Feb 10, 2014 11:32 AM EST
Cat Bites On The Hand May Be Small And Unintentional, But They Can Lead To Surgery
Cat bites on the hand can have serious medical repercussions. In fact, one third of such occurrences lead to hospital visits, two thirds of which end in surgery, USA Today reported.
Those figures were compiled in a study by the Mayo Clinic based on treatment of 193 patients.
"The bites lead to serious infections that can require multiple hospitalizations, antibiotics and sometimes surgery," study researcher and orthopedic surgeon Dr. Brian Carlsen told USA Today.
Bites are small and initially leave little outward signs. Since their fangs easily penetrate the thin layer of fat on a human hand, they can lead to bacterial infections within joints and tissue, according to Carlsen.
"A bite on the thigh probably isn't an issue because the cat probably just bites the fat," he said. "When the cat bites the hand, the joints and tendons are protected with fluid and there is no circulation so bacteria can grow like crazy, making treatment longer in some case."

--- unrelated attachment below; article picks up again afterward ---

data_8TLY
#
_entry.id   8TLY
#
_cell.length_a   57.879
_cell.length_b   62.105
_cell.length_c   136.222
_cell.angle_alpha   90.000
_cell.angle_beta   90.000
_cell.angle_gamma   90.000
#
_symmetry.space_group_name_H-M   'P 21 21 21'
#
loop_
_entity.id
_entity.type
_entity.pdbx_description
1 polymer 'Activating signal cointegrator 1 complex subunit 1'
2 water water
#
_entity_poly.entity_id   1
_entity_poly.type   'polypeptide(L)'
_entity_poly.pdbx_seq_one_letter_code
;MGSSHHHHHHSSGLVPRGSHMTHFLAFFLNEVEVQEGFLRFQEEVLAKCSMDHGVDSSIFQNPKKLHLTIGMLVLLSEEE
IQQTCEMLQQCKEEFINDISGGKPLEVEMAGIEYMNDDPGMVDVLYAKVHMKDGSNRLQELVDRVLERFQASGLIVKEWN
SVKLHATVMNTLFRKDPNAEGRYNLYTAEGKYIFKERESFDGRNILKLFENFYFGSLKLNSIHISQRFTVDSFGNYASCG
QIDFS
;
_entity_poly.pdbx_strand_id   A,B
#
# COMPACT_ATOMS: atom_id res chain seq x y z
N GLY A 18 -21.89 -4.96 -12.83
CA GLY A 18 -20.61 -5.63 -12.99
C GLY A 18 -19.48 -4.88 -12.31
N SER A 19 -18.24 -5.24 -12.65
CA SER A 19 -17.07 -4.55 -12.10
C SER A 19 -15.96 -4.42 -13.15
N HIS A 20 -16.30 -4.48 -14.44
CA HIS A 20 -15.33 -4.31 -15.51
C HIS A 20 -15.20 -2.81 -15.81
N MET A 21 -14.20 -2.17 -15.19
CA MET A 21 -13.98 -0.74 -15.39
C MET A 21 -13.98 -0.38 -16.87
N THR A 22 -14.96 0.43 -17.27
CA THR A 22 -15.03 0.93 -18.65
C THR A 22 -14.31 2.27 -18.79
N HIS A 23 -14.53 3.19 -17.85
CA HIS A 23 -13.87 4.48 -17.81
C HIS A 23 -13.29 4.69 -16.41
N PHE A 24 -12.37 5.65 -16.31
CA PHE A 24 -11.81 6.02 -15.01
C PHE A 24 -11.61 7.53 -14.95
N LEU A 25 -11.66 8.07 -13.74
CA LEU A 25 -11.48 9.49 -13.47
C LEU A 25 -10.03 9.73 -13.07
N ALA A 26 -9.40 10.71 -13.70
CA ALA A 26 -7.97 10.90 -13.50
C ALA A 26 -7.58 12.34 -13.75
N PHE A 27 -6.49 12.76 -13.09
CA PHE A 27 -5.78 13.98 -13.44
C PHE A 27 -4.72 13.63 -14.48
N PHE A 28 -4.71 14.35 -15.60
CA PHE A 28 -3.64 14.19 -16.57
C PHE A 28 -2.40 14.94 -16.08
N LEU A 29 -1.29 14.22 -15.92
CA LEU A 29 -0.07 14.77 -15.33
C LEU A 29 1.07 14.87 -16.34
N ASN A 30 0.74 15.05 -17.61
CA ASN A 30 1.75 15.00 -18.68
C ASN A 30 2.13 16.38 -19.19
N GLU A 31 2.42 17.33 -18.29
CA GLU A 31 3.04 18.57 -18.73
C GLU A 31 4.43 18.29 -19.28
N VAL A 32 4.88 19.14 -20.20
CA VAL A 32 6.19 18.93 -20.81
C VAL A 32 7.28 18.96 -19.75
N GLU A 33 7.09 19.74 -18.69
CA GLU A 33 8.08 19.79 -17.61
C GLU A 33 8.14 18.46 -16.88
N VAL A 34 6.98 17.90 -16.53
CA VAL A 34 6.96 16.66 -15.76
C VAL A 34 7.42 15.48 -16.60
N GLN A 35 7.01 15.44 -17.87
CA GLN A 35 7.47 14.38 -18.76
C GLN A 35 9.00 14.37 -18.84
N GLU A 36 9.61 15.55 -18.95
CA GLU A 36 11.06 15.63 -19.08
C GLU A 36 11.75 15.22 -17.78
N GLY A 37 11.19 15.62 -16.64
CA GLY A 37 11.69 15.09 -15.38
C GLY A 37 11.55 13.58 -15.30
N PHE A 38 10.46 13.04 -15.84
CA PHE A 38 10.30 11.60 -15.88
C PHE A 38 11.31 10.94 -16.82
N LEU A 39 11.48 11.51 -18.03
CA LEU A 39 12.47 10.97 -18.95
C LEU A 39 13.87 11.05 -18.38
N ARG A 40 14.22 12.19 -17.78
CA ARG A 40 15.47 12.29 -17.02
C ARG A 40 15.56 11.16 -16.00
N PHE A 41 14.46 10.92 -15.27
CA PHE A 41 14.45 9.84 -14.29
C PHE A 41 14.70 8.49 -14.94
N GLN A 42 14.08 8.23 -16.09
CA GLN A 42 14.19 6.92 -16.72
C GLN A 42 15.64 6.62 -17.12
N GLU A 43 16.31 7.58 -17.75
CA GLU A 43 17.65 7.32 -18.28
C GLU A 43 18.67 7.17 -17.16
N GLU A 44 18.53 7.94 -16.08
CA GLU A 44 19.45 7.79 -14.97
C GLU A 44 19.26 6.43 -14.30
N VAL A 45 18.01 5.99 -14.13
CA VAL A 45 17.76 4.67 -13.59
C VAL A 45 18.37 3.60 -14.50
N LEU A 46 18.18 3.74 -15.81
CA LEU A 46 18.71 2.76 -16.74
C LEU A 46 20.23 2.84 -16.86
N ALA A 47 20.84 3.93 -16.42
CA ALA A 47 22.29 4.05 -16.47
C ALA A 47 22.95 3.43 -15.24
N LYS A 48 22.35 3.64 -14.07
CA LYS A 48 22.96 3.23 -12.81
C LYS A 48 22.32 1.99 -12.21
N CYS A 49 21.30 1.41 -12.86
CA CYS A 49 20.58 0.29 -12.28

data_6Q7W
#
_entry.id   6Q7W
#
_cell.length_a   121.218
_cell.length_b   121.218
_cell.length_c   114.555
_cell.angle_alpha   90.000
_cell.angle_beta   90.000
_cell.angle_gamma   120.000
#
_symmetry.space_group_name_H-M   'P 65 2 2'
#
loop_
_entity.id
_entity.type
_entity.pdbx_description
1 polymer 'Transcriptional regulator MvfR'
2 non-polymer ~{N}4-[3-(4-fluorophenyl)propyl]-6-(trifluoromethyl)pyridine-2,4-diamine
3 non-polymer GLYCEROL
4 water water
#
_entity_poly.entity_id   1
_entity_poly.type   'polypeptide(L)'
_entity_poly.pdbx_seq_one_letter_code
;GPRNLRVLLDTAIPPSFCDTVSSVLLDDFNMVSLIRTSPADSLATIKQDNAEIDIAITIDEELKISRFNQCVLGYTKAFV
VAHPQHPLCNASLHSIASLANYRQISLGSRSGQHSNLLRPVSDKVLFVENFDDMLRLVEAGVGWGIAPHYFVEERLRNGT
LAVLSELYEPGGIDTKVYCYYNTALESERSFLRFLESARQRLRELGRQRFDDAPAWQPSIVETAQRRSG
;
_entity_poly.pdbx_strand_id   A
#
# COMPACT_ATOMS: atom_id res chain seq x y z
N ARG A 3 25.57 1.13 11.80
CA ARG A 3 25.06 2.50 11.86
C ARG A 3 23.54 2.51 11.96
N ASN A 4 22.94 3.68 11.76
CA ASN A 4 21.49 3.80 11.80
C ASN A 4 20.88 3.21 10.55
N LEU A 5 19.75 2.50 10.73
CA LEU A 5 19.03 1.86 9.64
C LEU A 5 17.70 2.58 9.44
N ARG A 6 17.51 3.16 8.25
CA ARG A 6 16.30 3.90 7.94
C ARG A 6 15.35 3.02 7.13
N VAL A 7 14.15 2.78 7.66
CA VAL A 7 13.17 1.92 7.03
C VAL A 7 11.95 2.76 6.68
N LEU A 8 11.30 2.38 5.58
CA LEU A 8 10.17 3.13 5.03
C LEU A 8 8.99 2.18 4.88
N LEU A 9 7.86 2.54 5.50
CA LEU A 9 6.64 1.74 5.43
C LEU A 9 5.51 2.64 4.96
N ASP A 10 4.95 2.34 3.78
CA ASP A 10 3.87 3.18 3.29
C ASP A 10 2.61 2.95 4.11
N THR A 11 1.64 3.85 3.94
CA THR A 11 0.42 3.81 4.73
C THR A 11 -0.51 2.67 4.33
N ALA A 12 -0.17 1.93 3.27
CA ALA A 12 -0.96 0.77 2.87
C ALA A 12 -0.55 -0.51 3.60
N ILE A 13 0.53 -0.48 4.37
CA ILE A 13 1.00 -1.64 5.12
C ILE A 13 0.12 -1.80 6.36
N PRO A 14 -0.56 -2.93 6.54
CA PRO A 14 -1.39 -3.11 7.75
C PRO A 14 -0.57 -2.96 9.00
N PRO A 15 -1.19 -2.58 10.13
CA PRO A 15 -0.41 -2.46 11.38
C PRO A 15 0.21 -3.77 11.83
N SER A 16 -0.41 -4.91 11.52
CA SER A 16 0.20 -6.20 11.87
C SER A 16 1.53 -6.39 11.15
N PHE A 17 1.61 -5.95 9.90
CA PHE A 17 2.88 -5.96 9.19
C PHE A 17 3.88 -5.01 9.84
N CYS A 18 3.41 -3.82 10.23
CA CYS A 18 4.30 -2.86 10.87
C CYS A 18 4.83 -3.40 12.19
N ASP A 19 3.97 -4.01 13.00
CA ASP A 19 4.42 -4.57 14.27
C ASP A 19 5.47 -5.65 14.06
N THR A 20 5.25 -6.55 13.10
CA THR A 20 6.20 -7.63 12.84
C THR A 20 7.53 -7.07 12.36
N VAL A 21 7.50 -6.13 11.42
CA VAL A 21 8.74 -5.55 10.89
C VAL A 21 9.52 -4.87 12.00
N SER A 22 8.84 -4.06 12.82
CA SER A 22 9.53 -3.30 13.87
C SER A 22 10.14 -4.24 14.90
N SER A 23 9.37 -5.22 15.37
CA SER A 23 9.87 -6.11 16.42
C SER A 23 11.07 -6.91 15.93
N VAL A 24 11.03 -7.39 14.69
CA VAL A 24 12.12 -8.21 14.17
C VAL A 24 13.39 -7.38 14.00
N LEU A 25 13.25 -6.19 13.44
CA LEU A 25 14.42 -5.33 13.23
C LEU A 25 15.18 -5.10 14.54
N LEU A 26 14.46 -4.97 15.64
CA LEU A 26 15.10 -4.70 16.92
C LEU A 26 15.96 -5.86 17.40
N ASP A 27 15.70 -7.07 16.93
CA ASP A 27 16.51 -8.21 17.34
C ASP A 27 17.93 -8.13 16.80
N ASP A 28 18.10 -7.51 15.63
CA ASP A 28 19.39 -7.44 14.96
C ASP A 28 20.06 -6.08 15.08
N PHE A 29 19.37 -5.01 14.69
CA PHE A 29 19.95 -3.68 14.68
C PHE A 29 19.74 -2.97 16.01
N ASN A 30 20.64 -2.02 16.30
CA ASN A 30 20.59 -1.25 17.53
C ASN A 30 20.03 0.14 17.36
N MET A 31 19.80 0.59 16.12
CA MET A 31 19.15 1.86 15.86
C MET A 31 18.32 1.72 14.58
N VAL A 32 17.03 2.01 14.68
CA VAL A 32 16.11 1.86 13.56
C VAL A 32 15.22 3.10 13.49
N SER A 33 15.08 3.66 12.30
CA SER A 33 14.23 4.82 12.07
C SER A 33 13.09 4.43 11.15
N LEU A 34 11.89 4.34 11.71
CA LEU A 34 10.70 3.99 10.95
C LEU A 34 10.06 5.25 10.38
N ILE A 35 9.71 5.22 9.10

The other problem with cat bites is they sometimes require multiple surgeries to treat. That was the case for Dawn Bothum, who first tried to self-treat a wound she suffered from her house cat, but soon could barely move her wrist. Once she admitted herself to the hospital, she had surgery every other day for two weeks, according to USA Today.
"The infection from the cat bite reached my tendon," Bothun said. "Every time they would stitch me up after flushing the wound the infection would just get worse. The pain almost drove me up the wall."
Even after Bothun recovered, her wrist hasn't yet regained its full range of motion. Being in-insured, she also has a mountain of hospital bills.
Bothun's story is somewhat reminiscent of the elbow infection experienced by Warriors F David Lee in the 2010 season. Though Lee' s injury wasn't from a cat (but from a Knick), it demonstrated how vulnerable certain body areas are to bite infections -- and how bacteria-carrying even human teeth can be.
Lee was jumping for a rebound when the tooth of Knicks F Wilson Chandler went into his elbow (and out of Chandler's mouth). For a period, doctors wondered if they'd have to "cut his triceps muscle" and subsequently end the All Star's career, Sports Grid reported. Luckily, they didn't and he recovered.
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